"You can't even make a meatloaf sandwich!" the woman yelled at me, before storming out of the store.
I looked down at what I had created. She was right, I had no idea how to make a meatloaf sandwich. It was my first day on the job in a grocery store deli in 1993. I was a freshman in college and I took the first job I could find when I moved to town over the summer before classes started.
The customer changed her mind several times about what she wanted to order. Her rudeness rattled me, and she lost it when I put several small pieces of meatloaf into sub sandwich bread instead of one large piece between two slices of bread. She worked at the Alco next door and came in for lunch several times after that. It was incredibly awkward. And I hated it.
I was grateful to have a job to earn my own money, but as a sensitive introvert, I never should have been there. Working with the general public in a grocery store was not a good match for me. It was the only job I was ever fired from, and they were right in eventually letting me go.
I learned a lot from the experience, though. I think everyone can look back on a job they weren't the best fit for at some point in their lives. And I believe there are a lot of important takeaways that come from working a job you hate:
1. It Builds Character
It isn't easy to clock in every day at a job you hate. But it's responsible to make the best of what you have until you can change your trajectory. I wasn't happy at the grocery store, but I showed up every day and did what I was supposed to do.
I did use it as an opportunity to learn something. I learned a lot about food prep and the inner workings of a grocery store. I can also make a pretty mean cheesecake now, so it wasn't all for naught.
2. It Highlights Your Strengths and Weaknesses
The jobs we hate are the jobs we hate because they don't use our strengths, and highlight our weaknesses.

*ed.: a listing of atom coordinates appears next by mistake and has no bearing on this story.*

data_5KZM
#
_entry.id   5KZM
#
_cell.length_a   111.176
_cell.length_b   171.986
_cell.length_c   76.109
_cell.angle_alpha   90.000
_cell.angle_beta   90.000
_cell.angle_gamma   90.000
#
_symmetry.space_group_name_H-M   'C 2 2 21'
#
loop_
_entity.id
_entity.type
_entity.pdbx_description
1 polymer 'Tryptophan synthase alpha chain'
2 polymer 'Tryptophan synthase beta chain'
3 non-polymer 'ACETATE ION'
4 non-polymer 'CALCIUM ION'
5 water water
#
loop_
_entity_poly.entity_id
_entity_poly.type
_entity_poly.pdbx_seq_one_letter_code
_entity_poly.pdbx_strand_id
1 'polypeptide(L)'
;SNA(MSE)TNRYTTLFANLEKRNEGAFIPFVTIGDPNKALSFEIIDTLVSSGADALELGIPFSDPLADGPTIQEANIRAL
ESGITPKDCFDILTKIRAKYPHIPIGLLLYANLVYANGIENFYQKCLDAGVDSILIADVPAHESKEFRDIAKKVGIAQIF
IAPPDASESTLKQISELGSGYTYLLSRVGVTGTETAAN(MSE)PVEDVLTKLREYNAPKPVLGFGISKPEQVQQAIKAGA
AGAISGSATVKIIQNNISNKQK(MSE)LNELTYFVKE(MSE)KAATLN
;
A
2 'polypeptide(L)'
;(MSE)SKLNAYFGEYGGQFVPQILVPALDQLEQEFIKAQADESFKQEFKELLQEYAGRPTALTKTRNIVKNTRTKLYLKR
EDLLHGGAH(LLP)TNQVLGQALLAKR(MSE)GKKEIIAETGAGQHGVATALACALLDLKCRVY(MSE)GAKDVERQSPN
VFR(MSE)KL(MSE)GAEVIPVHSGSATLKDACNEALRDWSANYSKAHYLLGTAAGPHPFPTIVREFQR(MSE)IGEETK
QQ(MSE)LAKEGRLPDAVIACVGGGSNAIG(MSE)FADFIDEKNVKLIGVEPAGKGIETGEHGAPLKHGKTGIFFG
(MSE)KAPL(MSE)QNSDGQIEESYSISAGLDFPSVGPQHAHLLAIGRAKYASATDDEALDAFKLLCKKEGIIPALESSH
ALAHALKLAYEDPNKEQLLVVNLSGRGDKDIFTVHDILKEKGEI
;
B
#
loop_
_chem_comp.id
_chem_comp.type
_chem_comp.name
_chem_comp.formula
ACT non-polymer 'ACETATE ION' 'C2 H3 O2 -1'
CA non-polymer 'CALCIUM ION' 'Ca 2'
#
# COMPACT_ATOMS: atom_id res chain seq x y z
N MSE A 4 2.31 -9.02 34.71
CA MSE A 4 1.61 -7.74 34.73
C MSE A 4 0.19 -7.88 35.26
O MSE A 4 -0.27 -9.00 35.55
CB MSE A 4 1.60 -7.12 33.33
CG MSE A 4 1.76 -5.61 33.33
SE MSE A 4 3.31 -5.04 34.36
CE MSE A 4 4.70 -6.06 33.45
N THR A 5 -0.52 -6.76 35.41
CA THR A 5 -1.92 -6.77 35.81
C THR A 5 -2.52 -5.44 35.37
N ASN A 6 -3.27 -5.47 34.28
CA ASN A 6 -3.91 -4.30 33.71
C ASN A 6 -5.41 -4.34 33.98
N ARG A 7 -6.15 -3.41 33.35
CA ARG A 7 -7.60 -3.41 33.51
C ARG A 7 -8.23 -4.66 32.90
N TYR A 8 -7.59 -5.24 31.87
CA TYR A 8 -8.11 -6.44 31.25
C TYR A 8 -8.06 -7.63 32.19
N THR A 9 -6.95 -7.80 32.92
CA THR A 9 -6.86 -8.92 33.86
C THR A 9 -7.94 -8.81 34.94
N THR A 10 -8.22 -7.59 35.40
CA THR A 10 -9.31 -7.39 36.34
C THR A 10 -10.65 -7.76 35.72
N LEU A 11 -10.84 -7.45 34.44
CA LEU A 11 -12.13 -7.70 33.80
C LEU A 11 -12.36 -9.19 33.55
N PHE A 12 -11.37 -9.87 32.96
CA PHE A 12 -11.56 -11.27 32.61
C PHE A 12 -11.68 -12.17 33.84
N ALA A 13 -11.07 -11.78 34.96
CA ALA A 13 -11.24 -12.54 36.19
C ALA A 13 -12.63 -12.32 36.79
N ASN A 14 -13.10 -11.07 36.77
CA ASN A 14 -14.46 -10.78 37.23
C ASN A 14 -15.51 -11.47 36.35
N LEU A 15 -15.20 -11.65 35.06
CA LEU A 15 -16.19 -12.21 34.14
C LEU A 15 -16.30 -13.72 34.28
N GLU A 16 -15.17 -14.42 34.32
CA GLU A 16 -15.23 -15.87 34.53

I wasn't happy working in a grocery store deli because it wasn't a creative outlet for me, and it was hard to remain patient working face-to-face with the public. Especially when trying to mind "the customer is always right" attitude in situations where the customer wasn't right or justified.
It doesn't mean that I look down on people that work in grocery stores, quite the opposite in fact. I did get to meet a lot of nice people. It just wasn't my strength, and a wrong career choice for me. It put a big, fat spotlight on my weaknesses.
3. It Motivates You To Take Steps Towards Something Else
I wanted the torture of the grocery store job to end immediately. I still showed up every day and did my duties, but it really lit the fire under me to find something a little more suited to my personality.
I knew I wasn't going to land a dream job, but I explored several options, and discovered that I qualified for the Work Study program on campus. I found an office job in the graduate school that worked around my schedule just before I was fired. Thank goodness.
4. It Gives You Understanding And Appreciation For Difficult Jobs
You come away with a whole new appreciation and understanding of another's shoes if you see someone working in a job you had and didn't enjoy. I have a lot of empathy and compassion for those that work with the public in service jobs.
I really didn't mind the food prep and busy work of working in a grocery store deli. For me, working with the public was the hard part. I think there are a lot of jobs like that, and I have that perspective because I was once in those shoes.
5. It Gives You Appreciation For Your Dream Job
I certainly don't want anyone to work in a job they hate forever. Sometimes we get a job just to pay the bills until something better comes along, and before we know it, we're "celebrating" ten years.
When you do things you don't want to do, it really gives you an appreciation for what you love. It gives you fuel to rediscover your passions and the things that make you tick.
I spent time working in my weaknesses, I had jobs that were a mixture of both, and now I get to work in my strengths as a full-time writer. All of the jobs I've had before contribute to where I am now in some way.
So think of those in-between jobs as stepping stones and spring boards as you work towards what you really want. The hard things help you grow.
I'm exactly where I want to be right now and I fully appreciate it. And I know I'll certainly be a lot more patient with a young, inexperienced college freshman the next time I'm in the mood for a meatloaf sandwich.